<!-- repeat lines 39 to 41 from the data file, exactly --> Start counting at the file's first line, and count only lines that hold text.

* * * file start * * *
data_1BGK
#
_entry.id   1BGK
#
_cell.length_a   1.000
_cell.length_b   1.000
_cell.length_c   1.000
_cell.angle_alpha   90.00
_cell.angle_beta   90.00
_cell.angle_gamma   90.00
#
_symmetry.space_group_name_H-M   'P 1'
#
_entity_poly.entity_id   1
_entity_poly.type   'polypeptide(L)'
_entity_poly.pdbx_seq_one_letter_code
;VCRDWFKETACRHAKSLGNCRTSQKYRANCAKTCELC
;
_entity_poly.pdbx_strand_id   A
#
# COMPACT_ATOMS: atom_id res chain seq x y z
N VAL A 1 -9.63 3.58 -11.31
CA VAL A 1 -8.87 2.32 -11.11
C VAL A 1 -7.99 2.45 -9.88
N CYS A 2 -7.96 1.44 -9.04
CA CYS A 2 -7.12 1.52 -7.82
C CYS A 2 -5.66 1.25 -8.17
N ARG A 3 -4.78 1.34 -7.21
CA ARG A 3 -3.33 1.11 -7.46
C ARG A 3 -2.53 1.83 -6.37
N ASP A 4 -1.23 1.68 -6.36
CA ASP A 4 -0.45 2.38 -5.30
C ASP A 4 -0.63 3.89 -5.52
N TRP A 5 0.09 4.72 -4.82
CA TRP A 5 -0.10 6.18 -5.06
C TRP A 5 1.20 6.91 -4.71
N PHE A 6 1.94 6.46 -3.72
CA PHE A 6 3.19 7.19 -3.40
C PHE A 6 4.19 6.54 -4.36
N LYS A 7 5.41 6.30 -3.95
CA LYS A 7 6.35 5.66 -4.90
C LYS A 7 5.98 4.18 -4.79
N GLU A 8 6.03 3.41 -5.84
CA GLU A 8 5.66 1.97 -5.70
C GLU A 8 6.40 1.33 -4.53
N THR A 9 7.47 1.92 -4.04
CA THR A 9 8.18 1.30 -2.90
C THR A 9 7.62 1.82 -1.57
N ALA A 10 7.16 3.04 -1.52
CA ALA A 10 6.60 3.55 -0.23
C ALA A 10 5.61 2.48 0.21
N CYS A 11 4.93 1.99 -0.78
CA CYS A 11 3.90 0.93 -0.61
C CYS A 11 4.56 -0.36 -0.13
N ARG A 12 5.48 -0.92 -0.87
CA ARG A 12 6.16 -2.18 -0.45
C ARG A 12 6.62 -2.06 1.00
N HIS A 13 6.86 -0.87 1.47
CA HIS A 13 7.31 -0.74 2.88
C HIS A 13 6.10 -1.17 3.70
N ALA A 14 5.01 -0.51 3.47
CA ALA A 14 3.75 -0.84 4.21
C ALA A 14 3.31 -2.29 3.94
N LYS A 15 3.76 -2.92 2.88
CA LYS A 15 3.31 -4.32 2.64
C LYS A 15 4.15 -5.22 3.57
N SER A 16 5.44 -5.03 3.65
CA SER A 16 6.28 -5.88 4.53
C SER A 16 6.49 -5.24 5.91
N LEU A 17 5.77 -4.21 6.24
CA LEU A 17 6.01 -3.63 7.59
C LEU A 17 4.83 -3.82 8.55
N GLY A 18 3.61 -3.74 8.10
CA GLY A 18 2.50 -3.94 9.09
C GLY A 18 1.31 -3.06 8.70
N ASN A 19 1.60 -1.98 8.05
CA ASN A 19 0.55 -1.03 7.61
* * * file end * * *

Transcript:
C PHE A 6 4.19 6.54 -4.36
N LYS A 7 5.41 6.30 -3.95
CA LYS A 7 6.35 5.66 -4.90